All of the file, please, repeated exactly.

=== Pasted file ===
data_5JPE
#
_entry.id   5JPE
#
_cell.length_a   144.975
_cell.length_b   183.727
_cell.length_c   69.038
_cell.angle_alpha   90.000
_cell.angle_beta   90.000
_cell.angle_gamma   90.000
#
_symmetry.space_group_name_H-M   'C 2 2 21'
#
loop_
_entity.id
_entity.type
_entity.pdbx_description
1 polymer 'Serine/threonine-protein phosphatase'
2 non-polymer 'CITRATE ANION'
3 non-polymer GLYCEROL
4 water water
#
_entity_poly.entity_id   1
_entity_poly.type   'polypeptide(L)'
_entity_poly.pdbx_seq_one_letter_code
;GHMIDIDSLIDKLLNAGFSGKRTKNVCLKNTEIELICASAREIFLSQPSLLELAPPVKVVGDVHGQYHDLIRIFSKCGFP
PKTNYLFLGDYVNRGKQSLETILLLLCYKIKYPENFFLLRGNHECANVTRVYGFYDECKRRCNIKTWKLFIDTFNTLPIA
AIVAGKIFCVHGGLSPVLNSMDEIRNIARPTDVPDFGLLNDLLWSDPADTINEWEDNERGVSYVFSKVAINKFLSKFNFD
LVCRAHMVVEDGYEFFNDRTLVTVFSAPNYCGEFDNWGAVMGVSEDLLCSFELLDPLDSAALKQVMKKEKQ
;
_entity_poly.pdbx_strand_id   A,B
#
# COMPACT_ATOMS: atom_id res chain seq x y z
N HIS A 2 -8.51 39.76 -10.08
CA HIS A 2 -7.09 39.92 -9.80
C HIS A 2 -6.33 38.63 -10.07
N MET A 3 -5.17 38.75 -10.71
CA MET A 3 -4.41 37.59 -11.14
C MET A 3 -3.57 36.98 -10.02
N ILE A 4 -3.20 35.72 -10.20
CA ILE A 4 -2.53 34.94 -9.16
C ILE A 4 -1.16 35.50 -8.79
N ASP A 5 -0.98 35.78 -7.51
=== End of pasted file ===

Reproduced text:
data_5JPE
#
_entry.id   5JPE
#
_cell.length_a   144.975
_cell.length_b   183.727
_cell.length_c   69.038
_cell.angle_alpha   90.000
_cell.angle_beta   90.000
_cell.angle_gamma   90.000
#
_symmetry.space_group_name_H-M   'C 2 2 21'
#
loop_
_entity.id
_entity.type
_entity.pdbx_description
1 polymer 'Serine/threonine-protein phosphatase'
2 non-polymer 'CITRATE ANION'
3 non-polymer GLYCEROL
4 water water
#
_entity_poly.entity_id   1
_entity_poly.type   'polypeptide(L)'
_entity_poly.pdbx_seq_one_letter_code
;GHMIDIDSLIDKLLNAGFSGKRTKNVCLKNTEIELICASAREIFLSQPSLLELAPPVKVVGDVHGQYHDLIRIFSKCGFP
PKTNYLFLGDYVNRGKQSLETILLLLCYKIKYPENFFLLRGNHECANVTRVYGFYDECKRRCNIKTWKLFIDTFNTLPIA
AIVAGKIFCVHGGLSPVLNSMDEIRNIARPTDVPDFGLLNDLLWSDPADTINEWEDNERGVSYVFSKVAINKFLSKFNFD
LVCRAHMVVEDGYEFFNDRTLVTVFSAPNYCGEFDNWGAVMGVSEDLLCSFELLDPLDSAALKQVMKKEKQ
;
_entity_poly.pdbx_strand_id   A,B
#
# COMPACT_ATOMS: atom_id res chain seq x y z
N HIS A 2 -8.51 39.76 -10.08
CA HIS A 2 -7.09 39.92 -9.80
C HIS A 2 -6.33 38.63 -10.07
N MET A 3 -5.17 38.75 -10.71
CA MET A 3 -4.41 37.59 -11.14
C MET A 3 -3.57 36.98 -10.02
N ILE A 4 -3.20 35.72 -10.20
CA ILE A 4 -2.53 34.94 -9.16
C ILE A 4 -1.16 35.50 -8.79
N ASP A 5 -0.98 35.78 -7.51